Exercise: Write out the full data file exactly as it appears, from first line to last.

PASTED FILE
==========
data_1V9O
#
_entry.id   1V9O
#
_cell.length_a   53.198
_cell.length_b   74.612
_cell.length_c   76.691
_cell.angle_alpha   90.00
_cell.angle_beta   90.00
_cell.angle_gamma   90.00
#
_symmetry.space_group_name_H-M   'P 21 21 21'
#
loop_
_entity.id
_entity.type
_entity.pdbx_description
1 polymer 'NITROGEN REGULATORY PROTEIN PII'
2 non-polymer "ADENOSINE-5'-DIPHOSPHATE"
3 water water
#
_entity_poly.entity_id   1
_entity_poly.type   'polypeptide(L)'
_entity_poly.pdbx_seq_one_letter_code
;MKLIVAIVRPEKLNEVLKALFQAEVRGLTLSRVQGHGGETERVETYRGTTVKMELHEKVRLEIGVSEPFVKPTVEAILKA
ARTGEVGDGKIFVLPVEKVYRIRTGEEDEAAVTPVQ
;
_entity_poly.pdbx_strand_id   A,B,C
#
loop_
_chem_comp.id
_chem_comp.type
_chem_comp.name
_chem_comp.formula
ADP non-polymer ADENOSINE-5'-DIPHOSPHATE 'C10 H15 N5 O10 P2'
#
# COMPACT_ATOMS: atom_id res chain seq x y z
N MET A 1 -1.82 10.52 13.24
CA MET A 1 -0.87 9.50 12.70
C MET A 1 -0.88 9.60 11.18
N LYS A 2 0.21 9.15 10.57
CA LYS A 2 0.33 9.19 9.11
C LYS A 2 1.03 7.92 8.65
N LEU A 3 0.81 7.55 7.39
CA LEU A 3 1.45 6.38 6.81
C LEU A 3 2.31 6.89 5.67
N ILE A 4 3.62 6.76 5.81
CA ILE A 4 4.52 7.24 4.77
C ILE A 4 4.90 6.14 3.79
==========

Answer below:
data_1V9O
#
_entry.id   1V9O
#
_cell.length_a   53.198
_cell.length_b   74.612
_cell.length_c   76.691
_cell.angle_alpha   90.00
_cell.angle_beta   90.00
_cell.angle_gamma   90.00
#
_symmetry.space_group_name_H-M   'P 21 21 21'
#
loop_
_entity.id
_entity.type
_entity.pdbx_description
1 polymer 'NITROGEN REGULATORY PROTEIN PII'
2 non-polymer "ADENOSINE-5'-DIPHOSPHATE"
3 water water
#
_entity_poly.entity_id   1
_entity_poly.type   'polypeptide(L)'
_entity_poly.pdbx_seq_one_letter_code
;MKLIVAIVRPEKLNEVLKALFQAEVRGLTLSRVQGHGGETERVETYRGTTVKMELHEKVRLEIGVSEPFVKPTVEAILKA
ARTGEVGDGKIFVLPVEKVYRIRTGEEDEAAVTPVQ
;
_entity_poly.pdbx_strand_id   A,B,C
#
loop_
_chem_comp.id
_chem_comp.type
_chem_comp.name
_chem_comp.formula
ADP non-polymer ADENOSINE-5'-DIPHOSPHATE 'C10 H15 N5 O10 P2'
#
# COMPACT_ATOMS: atom_id res chain seq x y z
N MET A 1 -1.82 10.52 13.24
CA MET A 1 -0.87 9.50 12.70
C MET A 1 -0.88 9.60 11.18
N LYS A 2 0.21 9.15 10.57
CA LYS A 2 0.33 9.19 9.11
C LYS A 2 1.03 7.92 8.65
N LEU A 3 0.81 7.55 7.39
CA LEU A 3 1.45 6.38 6.81
C LEU A 3 2.31 6.89 5.67
N ILE A 4 3.62 6.76 5.81
CA ILE A 4 4.52 7.24 4.77
C ILE A 4 4.90 6.14 3.79